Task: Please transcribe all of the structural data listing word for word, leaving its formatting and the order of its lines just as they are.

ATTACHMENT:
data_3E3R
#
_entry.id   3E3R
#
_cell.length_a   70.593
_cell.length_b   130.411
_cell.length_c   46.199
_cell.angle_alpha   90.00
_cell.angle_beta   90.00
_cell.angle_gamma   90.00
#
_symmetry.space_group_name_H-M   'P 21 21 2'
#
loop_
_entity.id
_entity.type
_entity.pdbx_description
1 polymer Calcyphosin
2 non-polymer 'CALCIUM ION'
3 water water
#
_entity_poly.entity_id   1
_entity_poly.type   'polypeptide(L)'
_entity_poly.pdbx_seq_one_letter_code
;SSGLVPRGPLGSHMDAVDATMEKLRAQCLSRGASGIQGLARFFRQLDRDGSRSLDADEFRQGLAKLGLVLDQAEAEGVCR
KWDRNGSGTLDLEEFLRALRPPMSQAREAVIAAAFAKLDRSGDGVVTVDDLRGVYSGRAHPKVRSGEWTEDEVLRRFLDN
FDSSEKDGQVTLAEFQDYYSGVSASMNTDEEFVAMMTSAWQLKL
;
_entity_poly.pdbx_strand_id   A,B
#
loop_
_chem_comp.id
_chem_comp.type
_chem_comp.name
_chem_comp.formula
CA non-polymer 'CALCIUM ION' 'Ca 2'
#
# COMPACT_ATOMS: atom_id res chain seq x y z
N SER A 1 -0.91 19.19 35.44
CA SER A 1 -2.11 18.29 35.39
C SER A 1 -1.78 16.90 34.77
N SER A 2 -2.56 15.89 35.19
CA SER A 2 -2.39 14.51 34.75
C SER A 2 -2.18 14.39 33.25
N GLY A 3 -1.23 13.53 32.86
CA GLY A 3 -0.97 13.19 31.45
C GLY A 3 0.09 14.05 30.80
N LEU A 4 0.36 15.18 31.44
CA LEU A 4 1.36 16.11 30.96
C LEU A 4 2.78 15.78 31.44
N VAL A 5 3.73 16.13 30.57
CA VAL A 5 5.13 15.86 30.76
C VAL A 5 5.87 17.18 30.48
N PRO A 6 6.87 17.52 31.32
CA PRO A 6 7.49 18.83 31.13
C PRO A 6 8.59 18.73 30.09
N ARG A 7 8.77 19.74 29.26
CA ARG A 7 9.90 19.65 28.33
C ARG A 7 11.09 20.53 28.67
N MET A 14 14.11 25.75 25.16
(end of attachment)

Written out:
data_3E3R
#
_entry.id   3E3R
#
_cell.length_a   70.593
_cell.length_b   130.411
_cell.length_c   46.199
_cell.angle_alpha   90.00
_cell.angle_beta   90.00
_cell.angle_gamma   90.00
#
_symmetry.space_group_name_H-M   'P 21 21 2'
#
loop_
_entity.id
_entity.type
_entity.pdbx_description
1 polymer Calcyphosin
2 non-polymer 'CALCIUM ION'
3 water water
#
_entity_poly.entity_id   1
_entity_poly.type   'polypeptide(L)'
_entity_poly.pdbx_seq_one_letter_code
;SSGLVPRGPLGSHMDAVDATMEKLRAQCLSRGASGIQGLARFFRQLDRDGSRSLDADEFRQGLAKLGLVLDQAEAEGVCR
KWDRNGSGTLDLEEFLRALRPPMSQAREAVIAAAFAKLDRSGDGVVTVDDLRGVYSGRAHPKVRSGEWTEDEVLRRFLDN
FDSSEKDGQVTLAEFQDYYSGVSASMNTDEEFVAMMTSAWQLKL
;
_entity_poly.pdbx_strand_id   A,B
#
loop_
_chem_comp.id
_chem_comp.type
_chem_comp.name
_chem_comp.formula
CA non-polymer 'CALCIUM ION' 'Ca 2'
#
# COMPACT_ATOMS: atom_id res chain seq x y z
N SER A 1 -0.91 19.19 35.44
CA SER A 1 -2.11 18.29 35.39
C SER A 1 -1.78 16.90 34.77
N SER A 2 -2.56 15.89 35.19
CA SER A 2 -2.39 14.51 34.75
C SER A 2 -2.18 14.39 33.25
N GLY A 3 -1.23 13.53 32.86
CA GLY A 3 -0.97 13.19 31.45
C GLY A 3 0.09 14.05 30.80
N LEU A 4 0.36 15.18 31.44
CA LEU A 4 1.36 16.11 30.96
C LEU A 4 2.78 15.78 31.44
N VAL A 5 3.73 16.13 30.57
CA VAL A 5 5.13 15.86 30.76
C VAL A 5 5.87 17.18 30.48
N PRO A 6 6.87 17.52 31.32
CA PRO A 6 7.49 18.83 31.13
C PRO A 6 8.59 18.73 30.09
N ARG A 7 8.77 19.74 29.26
CA ARG A 7 9.90 19.65 28.33
C ARG A 7 11.09 20.53 28.67
N MET A 14 14.11 25.75 25.16